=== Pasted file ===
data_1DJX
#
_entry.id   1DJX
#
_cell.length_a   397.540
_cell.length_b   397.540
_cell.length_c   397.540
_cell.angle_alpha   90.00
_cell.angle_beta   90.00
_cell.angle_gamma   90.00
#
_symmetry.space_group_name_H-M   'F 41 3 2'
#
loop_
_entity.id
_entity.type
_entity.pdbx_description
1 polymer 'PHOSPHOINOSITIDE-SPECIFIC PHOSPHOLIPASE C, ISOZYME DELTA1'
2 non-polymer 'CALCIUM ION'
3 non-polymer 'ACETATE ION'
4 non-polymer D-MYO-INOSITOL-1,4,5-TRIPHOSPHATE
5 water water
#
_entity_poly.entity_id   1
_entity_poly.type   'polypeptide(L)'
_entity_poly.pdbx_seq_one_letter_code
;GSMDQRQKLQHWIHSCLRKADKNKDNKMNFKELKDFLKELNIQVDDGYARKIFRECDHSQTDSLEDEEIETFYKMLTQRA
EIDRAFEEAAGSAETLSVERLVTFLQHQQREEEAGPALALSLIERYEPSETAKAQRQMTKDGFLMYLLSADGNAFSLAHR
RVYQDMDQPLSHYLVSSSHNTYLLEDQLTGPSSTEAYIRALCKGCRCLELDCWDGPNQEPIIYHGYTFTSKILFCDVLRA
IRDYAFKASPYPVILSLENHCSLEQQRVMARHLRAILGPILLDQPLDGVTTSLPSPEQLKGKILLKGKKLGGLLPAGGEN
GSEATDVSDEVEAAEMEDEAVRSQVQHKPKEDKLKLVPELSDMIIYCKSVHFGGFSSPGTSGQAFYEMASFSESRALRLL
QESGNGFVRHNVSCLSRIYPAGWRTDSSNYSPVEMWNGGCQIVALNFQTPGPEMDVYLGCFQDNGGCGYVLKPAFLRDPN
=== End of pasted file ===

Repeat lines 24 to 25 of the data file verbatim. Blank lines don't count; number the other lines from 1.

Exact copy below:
_entity_poly.entity_id   1
_entity_poly.type   'polypeptide(L)'